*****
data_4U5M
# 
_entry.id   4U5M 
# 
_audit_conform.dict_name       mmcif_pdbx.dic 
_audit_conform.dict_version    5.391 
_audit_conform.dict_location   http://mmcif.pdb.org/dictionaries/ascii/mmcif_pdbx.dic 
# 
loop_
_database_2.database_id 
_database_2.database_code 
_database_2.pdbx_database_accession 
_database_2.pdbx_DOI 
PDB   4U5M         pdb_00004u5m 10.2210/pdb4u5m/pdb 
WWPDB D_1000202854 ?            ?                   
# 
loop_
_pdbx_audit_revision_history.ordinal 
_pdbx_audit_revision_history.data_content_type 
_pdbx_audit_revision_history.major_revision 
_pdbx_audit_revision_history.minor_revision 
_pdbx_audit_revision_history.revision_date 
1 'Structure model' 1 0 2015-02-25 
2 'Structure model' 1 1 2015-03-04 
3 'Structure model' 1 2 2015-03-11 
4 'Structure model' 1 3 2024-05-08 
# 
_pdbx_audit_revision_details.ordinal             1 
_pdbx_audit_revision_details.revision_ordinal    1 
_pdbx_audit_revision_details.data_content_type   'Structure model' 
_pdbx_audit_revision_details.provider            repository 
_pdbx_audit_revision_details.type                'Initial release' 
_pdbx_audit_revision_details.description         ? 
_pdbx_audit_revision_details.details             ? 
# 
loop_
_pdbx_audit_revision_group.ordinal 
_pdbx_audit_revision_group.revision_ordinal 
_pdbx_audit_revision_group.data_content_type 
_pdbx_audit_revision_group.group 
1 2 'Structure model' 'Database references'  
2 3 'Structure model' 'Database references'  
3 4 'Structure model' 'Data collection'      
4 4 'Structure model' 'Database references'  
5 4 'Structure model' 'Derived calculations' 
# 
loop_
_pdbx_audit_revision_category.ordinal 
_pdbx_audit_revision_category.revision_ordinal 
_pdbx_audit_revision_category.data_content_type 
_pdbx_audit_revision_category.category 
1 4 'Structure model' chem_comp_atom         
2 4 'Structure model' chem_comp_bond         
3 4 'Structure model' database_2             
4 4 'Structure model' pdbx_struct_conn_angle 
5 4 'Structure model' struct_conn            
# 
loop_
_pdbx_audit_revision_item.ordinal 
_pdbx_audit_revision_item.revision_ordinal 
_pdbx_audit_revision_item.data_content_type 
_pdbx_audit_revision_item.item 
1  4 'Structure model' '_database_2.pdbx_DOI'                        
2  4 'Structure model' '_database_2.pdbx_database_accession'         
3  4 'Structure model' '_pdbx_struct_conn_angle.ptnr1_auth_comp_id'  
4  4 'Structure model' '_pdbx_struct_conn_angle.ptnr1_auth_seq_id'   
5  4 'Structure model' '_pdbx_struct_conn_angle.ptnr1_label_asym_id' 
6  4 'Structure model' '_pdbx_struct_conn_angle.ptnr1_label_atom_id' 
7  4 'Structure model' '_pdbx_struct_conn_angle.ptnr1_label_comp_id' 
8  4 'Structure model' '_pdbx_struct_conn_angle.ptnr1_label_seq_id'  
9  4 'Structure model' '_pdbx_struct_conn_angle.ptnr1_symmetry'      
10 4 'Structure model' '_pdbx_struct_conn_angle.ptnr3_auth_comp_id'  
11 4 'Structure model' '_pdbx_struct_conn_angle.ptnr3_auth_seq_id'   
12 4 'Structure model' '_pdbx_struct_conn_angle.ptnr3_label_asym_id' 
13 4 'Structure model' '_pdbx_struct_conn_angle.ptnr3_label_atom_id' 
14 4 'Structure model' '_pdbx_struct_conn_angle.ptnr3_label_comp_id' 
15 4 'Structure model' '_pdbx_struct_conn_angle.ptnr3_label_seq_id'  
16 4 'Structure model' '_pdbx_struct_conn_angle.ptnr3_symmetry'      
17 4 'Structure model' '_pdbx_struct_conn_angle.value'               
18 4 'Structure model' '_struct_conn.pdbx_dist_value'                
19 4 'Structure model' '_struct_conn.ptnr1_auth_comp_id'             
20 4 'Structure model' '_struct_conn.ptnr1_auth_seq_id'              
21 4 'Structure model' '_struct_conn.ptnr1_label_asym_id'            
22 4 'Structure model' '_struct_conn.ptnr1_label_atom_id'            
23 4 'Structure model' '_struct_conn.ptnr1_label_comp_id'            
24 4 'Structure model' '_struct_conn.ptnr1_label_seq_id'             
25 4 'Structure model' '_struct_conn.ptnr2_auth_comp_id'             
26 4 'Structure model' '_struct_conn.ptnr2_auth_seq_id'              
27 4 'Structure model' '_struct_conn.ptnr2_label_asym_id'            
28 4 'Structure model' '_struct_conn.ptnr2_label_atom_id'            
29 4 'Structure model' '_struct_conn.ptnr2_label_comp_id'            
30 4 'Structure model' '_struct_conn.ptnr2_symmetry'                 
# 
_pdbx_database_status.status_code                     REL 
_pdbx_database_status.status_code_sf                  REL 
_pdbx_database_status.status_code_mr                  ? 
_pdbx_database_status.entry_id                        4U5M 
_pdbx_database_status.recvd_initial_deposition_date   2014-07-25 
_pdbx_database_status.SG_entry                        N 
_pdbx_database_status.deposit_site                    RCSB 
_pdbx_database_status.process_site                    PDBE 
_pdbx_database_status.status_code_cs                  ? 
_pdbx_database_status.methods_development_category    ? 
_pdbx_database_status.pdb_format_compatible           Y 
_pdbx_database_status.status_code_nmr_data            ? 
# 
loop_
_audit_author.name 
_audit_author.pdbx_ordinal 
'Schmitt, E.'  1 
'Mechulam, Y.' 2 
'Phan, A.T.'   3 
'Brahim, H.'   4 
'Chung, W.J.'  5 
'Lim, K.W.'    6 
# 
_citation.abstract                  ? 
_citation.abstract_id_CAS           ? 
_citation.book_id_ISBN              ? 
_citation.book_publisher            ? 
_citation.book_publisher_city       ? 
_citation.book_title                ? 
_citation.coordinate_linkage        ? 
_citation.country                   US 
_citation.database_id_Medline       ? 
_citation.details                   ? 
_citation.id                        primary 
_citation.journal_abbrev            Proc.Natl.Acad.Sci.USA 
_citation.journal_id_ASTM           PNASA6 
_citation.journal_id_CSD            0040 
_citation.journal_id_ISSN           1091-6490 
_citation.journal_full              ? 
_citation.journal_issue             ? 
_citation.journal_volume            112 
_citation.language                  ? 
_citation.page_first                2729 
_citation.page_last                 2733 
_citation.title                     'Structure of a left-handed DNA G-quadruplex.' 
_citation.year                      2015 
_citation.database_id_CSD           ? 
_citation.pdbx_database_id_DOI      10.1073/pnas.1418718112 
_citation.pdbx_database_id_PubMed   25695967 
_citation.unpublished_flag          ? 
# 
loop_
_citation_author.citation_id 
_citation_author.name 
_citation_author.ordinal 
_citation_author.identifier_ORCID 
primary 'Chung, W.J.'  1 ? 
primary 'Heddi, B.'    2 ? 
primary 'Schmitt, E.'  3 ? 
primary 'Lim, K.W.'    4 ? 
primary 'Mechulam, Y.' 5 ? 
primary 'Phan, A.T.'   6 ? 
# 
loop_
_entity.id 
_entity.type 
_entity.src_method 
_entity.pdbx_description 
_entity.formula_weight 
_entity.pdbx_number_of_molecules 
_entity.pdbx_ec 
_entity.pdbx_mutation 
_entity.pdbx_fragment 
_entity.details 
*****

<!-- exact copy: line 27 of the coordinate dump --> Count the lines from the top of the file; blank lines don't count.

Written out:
# 